Klenk Law

Do I need a doctor’s note to use my Mom’s Power of Attorney in New Jersey?

Posted on Thu Jun 4, 2015, on Power of Attorney

From our “Ask a Question” Mailbag: New Jersey Leaping Power of Attorney

Most Recently Updated July 14, 2018.

“My mother, who lives in Burlington County, New Jersey, is having serious health problems. She wants me to be able to use her general power of attorney, but it says I need a doctor’s note saying that she is incapacitated. Is that normal?”

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New Jersey Leaping Power of Attorney

New Jersey Leaping Power of Attorney

Your mother has a “Leaping” Power of Attorney, which at one time was the normal document that Burlington County Estate Planning Lawyers would prepare. A Leaping Power of Attorney gives the “Agent” the power to act for the person if—and only if—that person has become incapacitated, and the Agent can secure a letter from the person’s doctor stating that the person is incapacitated. Without the letter the power of attorney is useless.

The Issue with the New Jersey Leaping Power of Attorney

The problem with Leaping Powers of Attorney is that doctors (fearing lawsuits) are hesitant to sign letters declaring the person is incapacitated, knowing that the letter will give power to the Agent to access the patient’s money.

Instead, the normal document drafted by a Burlington County Estate Planning Lawyer these days gives the Agent the power to act as soon as the document is signed. This does present the problem of when to give the Power of Attorney to the Agent. If you give the document to the Agent, the Agent could embezzle or steal assets, using the document illegally.

What We Do

At our firm, we offer the client the free service of holding the Power of Attorney in our safe. You provide written instructions that we are only to release the General Power of Attorney to the Agent if the Agent can prove to us that our client has become incapacitated. This way, the document is signed and ready to use, but the Agent cannot use the power of attorney to steal from the client. Proving incapacity is usually simple.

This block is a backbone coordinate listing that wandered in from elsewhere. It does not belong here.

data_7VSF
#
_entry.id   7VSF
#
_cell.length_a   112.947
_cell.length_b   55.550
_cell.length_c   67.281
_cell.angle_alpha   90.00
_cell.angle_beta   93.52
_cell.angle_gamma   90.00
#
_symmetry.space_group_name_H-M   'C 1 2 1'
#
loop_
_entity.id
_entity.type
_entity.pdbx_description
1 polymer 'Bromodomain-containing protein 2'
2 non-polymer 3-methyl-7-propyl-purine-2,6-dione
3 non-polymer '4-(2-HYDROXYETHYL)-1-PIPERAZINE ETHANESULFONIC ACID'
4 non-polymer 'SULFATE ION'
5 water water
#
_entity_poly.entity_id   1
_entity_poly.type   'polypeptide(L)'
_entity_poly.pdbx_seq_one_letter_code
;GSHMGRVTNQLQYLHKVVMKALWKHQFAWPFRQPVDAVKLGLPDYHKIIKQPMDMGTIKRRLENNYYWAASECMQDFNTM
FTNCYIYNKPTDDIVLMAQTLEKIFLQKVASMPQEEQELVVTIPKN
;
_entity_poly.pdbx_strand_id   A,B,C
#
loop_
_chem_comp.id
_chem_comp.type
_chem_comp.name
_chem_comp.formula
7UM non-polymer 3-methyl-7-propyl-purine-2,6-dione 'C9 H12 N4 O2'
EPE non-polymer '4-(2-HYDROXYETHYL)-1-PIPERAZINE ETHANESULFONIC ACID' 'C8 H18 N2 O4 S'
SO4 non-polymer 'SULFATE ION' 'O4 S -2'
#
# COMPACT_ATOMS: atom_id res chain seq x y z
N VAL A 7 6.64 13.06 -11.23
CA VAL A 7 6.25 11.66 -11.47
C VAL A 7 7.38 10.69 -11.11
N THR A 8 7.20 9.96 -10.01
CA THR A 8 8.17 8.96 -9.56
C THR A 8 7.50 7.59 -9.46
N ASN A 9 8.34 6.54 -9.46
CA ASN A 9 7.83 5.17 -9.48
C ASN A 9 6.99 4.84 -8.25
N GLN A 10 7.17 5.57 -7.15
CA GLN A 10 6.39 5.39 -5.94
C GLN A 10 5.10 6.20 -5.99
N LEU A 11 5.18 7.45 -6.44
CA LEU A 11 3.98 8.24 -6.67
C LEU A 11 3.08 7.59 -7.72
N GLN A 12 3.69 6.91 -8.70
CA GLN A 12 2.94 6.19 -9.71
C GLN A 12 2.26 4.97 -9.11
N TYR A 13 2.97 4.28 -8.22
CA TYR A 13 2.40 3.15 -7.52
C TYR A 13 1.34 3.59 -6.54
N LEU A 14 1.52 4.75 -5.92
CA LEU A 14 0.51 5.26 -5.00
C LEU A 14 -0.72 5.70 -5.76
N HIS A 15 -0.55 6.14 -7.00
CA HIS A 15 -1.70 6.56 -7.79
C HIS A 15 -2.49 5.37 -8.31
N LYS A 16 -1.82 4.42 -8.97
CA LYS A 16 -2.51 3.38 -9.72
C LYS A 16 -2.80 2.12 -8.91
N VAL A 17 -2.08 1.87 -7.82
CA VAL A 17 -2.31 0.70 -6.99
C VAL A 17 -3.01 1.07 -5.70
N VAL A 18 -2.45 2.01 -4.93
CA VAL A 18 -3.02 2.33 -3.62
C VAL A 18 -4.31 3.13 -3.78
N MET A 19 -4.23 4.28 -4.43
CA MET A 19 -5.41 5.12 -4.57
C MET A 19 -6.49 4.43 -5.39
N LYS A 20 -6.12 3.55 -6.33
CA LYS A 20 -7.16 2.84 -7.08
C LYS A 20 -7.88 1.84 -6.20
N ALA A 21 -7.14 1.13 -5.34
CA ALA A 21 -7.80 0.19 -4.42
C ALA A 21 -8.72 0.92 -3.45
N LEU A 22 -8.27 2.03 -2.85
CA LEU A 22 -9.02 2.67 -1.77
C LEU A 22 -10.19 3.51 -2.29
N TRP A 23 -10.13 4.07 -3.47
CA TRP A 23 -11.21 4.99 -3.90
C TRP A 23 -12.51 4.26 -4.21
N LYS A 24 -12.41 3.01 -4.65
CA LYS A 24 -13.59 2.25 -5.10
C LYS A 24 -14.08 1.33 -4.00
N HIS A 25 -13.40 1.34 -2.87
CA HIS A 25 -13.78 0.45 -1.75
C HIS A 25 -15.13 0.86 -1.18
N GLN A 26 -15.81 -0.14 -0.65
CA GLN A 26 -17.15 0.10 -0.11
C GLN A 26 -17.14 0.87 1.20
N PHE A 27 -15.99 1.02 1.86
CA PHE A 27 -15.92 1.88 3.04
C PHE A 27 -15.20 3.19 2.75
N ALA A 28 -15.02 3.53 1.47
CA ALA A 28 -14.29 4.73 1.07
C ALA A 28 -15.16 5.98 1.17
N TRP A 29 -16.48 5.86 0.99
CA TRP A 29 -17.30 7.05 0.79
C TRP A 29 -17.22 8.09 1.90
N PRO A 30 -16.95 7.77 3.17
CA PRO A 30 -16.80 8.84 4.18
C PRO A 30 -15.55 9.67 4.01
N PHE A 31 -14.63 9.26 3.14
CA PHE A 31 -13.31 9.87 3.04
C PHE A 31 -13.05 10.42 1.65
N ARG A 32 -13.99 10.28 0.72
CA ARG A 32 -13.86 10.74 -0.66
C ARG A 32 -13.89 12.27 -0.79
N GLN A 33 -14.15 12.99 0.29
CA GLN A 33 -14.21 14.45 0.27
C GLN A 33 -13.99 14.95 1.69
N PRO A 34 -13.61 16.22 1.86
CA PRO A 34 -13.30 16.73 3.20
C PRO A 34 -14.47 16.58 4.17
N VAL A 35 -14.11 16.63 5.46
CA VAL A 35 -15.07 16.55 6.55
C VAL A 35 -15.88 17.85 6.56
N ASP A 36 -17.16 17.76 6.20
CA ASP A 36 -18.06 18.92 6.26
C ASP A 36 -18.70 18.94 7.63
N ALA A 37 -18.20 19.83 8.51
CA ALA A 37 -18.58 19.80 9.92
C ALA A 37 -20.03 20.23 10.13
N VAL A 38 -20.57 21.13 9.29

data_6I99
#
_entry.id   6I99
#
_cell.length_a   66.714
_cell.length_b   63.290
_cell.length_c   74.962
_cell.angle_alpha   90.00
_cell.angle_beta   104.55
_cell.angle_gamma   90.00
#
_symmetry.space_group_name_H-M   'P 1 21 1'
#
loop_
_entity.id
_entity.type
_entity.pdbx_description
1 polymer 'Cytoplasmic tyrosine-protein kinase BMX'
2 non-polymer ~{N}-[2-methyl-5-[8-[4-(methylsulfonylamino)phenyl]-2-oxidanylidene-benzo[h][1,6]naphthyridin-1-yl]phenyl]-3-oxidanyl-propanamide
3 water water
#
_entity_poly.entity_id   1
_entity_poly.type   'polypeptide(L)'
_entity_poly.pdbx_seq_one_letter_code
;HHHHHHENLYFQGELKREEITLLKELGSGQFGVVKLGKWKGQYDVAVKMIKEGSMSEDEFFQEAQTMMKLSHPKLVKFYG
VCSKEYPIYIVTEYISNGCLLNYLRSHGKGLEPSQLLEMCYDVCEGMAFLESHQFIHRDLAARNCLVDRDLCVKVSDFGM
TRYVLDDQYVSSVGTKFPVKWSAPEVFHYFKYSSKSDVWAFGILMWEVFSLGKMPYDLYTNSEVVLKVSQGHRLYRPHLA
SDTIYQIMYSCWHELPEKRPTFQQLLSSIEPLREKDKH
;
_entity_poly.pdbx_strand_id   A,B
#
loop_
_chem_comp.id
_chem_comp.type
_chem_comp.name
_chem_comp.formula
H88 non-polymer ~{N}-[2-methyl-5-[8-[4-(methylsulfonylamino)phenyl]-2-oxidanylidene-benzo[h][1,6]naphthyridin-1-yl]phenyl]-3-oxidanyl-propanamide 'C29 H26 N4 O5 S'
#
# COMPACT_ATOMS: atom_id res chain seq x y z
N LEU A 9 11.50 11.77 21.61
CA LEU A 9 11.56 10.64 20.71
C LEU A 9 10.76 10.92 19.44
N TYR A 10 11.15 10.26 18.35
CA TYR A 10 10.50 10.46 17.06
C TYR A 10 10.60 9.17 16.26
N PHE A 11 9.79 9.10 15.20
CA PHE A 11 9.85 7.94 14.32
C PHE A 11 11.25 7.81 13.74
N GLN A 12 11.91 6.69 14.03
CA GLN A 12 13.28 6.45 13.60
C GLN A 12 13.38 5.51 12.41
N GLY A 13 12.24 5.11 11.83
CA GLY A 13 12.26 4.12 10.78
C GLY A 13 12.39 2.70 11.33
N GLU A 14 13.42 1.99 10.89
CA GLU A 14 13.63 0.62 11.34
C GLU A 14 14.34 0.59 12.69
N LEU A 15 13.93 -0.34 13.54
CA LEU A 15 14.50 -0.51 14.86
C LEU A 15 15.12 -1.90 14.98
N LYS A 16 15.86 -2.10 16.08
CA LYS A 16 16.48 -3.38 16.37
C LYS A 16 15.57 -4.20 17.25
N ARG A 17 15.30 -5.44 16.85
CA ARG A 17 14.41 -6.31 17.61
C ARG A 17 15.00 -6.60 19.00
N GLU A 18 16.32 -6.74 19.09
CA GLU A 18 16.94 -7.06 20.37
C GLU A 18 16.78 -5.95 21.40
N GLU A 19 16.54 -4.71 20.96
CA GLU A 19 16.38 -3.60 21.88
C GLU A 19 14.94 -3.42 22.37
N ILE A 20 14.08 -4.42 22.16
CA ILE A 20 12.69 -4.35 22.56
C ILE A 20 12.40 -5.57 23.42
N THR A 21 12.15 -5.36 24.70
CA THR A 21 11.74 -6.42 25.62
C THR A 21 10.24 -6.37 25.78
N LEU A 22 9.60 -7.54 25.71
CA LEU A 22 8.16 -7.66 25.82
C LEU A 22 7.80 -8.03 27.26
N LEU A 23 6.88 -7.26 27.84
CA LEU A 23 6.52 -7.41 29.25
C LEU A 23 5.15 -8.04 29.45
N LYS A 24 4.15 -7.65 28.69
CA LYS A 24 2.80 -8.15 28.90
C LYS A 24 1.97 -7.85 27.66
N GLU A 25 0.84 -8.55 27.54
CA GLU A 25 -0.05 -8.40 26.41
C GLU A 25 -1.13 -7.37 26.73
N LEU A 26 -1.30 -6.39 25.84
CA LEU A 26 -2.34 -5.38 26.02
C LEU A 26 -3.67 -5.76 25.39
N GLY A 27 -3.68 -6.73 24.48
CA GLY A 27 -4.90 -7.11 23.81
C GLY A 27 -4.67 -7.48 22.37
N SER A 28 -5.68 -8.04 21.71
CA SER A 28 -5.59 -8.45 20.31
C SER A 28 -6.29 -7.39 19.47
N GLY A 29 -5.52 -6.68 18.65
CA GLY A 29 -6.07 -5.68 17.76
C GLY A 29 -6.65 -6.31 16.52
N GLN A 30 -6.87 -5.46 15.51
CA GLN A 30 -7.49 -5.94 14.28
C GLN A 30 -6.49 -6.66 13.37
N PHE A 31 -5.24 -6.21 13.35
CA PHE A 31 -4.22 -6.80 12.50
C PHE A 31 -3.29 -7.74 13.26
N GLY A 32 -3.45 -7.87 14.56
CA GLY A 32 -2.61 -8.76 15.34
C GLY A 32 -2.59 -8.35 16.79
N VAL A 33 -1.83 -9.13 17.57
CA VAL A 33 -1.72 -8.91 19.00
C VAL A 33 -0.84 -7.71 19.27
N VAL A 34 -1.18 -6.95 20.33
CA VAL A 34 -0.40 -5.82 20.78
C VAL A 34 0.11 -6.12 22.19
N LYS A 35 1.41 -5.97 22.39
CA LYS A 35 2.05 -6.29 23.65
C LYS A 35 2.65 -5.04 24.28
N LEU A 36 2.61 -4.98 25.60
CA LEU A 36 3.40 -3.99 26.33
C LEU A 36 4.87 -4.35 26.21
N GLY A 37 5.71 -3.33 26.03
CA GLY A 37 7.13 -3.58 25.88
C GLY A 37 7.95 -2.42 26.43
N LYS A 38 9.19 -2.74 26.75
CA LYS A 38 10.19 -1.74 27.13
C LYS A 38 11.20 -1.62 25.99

In your case, if your mother is still competent, I suggest that she consult with an Attorney. 

More Planning Questions?

The New Jersey Leaping Power of Attorney is only a piece of the Estate Planning process. By all means, if you want to learn more, please read my more detailed article, Estate Planning Everything You Need to Know.

In Conclusion: New Jersey Leaping Power of Attorney

I hope that this article was helpful in explaining the Leaping Power of Attorney. Further, I included links to even more detailed information on my website so you can learn more. Therefore, please contact me and let me know how I did. Certainly, your comments and questions are welcome!

Let our Estate Planning lawyers help walk you through what can be a confusing process. To begin with, call to speak to one of our experienced estate planning lawyers.  By all means, our lawyers are ready to answer your questions. In fact, feel free to contact our office for a free consultation. Ultimately our goal is to make the process as painless as possible!

Wills, Trusts, Probate, and Estate Litigation, It’s All We Do!

 

Tags:

Burlington County, Estate Planning, Estate Planning Attorney, Estate Planning Lawyer, Medical Power of Attorney, New Jersey, Power of Attorney

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